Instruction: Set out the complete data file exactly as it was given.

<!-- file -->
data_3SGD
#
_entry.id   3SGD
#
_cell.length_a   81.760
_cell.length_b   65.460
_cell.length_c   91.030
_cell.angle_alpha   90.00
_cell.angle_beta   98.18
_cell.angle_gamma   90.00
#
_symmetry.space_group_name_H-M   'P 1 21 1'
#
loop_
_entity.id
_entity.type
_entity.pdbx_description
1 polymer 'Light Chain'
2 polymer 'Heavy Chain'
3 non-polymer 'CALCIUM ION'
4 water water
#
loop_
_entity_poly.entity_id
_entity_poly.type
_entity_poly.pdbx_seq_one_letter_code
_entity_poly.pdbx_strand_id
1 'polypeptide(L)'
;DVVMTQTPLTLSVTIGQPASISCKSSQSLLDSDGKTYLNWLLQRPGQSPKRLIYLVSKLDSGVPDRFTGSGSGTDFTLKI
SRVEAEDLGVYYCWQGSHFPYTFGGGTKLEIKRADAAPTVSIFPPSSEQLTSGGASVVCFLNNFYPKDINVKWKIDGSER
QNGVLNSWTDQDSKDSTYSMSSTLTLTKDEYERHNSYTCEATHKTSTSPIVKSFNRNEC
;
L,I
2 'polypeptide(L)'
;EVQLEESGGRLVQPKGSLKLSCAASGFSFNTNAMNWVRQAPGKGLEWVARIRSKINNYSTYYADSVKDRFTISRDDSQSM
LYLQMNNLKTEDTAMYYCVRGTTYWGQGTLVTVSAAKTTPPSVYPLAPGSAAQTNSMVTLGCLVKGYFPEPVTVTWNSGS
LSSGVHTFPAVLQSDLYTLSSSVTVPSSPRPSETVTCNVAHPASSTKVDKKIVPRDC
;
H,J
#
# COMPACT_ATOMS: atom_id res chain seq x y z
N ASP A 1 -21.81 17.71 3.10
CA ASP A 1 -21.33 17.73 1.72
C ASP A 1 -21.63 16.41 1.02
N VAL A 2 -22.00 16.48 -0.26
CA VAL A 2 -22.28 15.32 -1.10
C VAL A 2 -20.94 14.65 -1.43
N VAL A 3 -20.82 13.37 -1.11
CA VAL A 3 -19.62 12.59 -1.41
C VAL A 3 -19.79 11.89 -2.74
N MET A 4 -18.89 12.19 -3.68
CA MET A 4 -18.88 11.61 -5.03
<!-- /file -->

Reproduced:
data_3SGD
#
_entry.id   3SGD
#
_cell.length_a   81.760
_cell.length_b   65.460
_cell.length_c   91.030
_cell.angle_alpha   90.00
_cell.angle_beta   98.18
_cell.angle_gamma   90.00
#
_symmetry.space_group_name_H-M   'P 1 21 1'
#
loop_
_entity.id
_entity.type
_entity.pdbx_description
1 polymer 'Light Chain'
2 polymer 'Heavy Chain'
3 non-polymer 'CALCIUM ION'
4 water water
#
loop_
_entity_poly.entity_id
_entity_poly.type
_entity_poly.pdbx_seq_one_letter_code
_entity_poly.pdbx_strand_id
1 'polypeptide(L)'
;DVVMTQTPLTLSVTIGQPASISCKSSQSLLDSDGKTYLNWLLQRPGQSPKRLIYLVSKLDSGVPDRFTGSGSGTDFTLKI
SRVEAEDLGVYYCWQGSHFPYTFGGGTKLEIKRADAAPTVSIFPPSSEQLTSGGASVVCFLNNFYPKDINVKWKIDGSER
QNGVLNSWTDQDSKDSTYSMSSTLTLTKDEYERHNSYTCEATHKTSTSPIVKSFNRNEC
;
L,I
2 'polypeptide(L)'
;EVQLEESGGRLVQPKGSLKLSCAASGFSFNTNAMNWVRQAPGKGLEWVARIRSKINNYSTYYADSVKDRFTISRDDSQSM
LYLQMNNLKTEDTAMYYCVRGTTYWGQGTLVTVSAAKTTPPSVYPLAPGSAAQTNSMVTLGCLVKGYFPEPVTVTWNSGS
LSSGVHTFPAVLQSDLYTLSSSVTVPSSPRPSETVTCNVAHPASSTKVDKKIVPRDC
;
H,J
#
# COMPACT_ATOMS: atom_id res chain seq x y z
N ASP A 1 -21.81 17.71 3.10
CA ASP A 1 -21.33 17.73 1.72
C ASP A 1 -21.63 16.41 1.02
N VAL A 2 -22.00 16.48 -0.26
CA VAL A 2 -22.28 15.32 -1.10
C VAL A 2 -20.94 14.65 -1.43
N VAL A 3 -20.82 13.37 -1.11
CA VAL A 3 -19.62 12.59 -1.41
C VAL A 3 -19.79 11.89 -2.74
N MET A 4 -18.89 12.19 -3.68
CA MET A 4 -18.88 11.61 -5.03